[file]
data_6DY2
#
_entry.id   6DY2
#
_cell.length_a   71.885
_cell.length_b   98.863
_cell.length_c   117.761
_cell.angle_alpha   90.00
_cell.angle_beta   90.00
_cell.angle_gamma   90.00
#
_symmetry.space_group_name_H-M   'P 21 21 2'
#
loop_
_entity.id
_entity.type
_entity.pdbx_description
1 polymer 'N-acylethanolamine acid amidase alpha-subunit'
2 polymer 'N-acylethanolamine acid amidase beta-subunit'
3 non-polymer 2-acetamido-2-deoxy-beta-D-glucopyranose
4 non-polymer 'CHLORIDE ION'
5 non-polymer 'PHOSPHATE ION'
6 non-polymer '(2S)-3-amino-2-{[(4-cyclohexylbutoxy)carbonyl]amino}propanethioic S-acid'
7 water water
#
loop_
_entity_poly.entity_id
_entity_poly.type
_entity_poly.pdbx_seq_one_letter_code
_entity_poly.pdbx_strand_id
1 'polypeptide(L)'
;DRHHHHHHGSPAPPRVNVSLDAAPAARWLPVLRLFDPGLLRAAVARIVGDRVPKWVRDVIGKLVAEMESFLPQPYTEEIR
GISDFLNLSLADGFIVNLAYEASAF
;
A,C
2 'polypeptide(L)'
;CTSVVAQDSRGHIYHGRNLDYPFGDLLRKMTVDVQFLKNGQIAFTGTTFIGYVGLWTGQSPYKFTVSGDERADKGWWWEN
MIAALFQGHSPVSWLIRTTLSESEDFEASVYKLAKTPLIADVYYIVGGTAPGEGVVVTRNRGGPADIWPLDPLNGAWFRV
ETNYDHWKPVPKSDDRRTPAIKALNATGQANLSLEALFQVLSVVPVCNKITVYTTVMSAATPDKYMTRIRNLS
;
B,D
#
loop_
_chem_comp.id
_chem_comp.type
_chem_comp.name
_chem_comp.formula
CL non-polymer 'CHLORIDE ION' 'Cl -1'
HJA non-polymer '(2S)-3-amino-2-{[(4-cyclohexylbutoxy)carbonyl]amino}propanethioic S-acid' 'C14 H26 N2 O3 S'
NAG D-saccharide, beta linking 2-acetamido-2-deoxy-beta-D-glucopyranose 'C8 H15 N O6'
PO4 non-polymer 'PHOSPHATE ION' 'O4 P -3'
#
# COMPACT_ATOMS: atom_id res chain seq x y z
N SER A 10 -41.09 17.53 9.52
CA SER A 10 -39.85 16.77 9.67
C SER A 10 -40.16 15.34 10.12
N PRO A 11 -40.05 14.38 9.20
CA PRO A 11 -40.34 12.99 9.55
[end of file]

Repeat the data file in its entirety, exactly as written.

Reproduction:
data_6DY2
#
_entry.id   6DY2
#
_cell.length_a   71.885
_cell.length_b   98.863
_cell.length_c   117.761
_cell.angle_alpha   90.00
_cell.angle_beta   90.00
_cell.angle_gamma   90.00
#
_symmetry.space_group_name_H-M   'P 21 21 2'
#
loop_
_entity.id
_entity.type
_entity.pdbx_description
1 polymer 'N-acylethanolamine acid amidase alpha-subunit'
2 polymer 'N-acylethanolamine acid amidase beta-subunit'
3 non-polymer 2-acetamido-2-deoxy-beta-D-glucopyranose
4 non-polymer 'CHLORIDE ION'
5 non-polymer 'PHOSPHATE ION'
6 non-polymer '(2S)-3-amino-2-{[(4-cyclohexylbutoxy)carbonyl]amino}propanethioic S-acid'
7 water water
#
loop_
_entity_poly.entity_id
_entity_poly.type
_entity_poly.pdbx_seq_one_letter_code
_entity_poly.pdbx_strand_id
1 'polypeptide(L)'
;DRHHHHHHGSPAPPRVNVSLDAAPAARWLPVLRLFDPGLLRAAVARIVGDRVPKWVRDVIGKLVAEMESFLPQPYTEEIR
GISDFLNLSLADGFIVNLAYEASAF
;
A,C
2 'polypeptide(L)'
;CTSVVAQDSRGHIYHGRNLDYPFGDLLRKMTVDVQFLKNGQIAFTGTTFIGYVGLWTGQSPYKFTVSGDERADKGWWWEN
MIAALFQGHSPVSWLIRTTLSESEDFEASVYKLAKTPLIADVYYIVGGTAPGEGVVVTRNRGGPADIWPLDPLNGAWFRV
ETNYDHWKPVPKSDDRRTPAIKALNATGQANLSLEALFQVLSVVPVCNKITVYTTVMSAATPDKYMTRIRNLS
;
B,D
#
loop_
_chem_comp.id
_chem_comp.type
_chem_comp.name
_chem_comp.formula
CL non-polymer 'CHLORIDE ION' 'Cl -1'
HJA non-polymer '(2S)-3-amino-2-{[(4-cyclohexylbutoxy)carbonyl]amino}propanethioic S-acid' 'C14 H26 N2 O3 S'
NAG D-saccharide, beta linking 2-acetamido-2-deoxy-beta-D-glucopyranose 'C8 H15 N O6'
PO4 non-polymer 'PHOSPHATE ION' 'O4 P -3'
#
# COMPACT_ATOMS: atom_id res chain seq x y z
N SER A 10 -41.09 17.53 9.52
CA SER A 10 -39.85 16.77 9.67
C SER A 10 -40.16 15.34 10.12
N PRO A 11 -40.05 14.38 9.20
CA PRO A 11 -40.34 12.99 9.55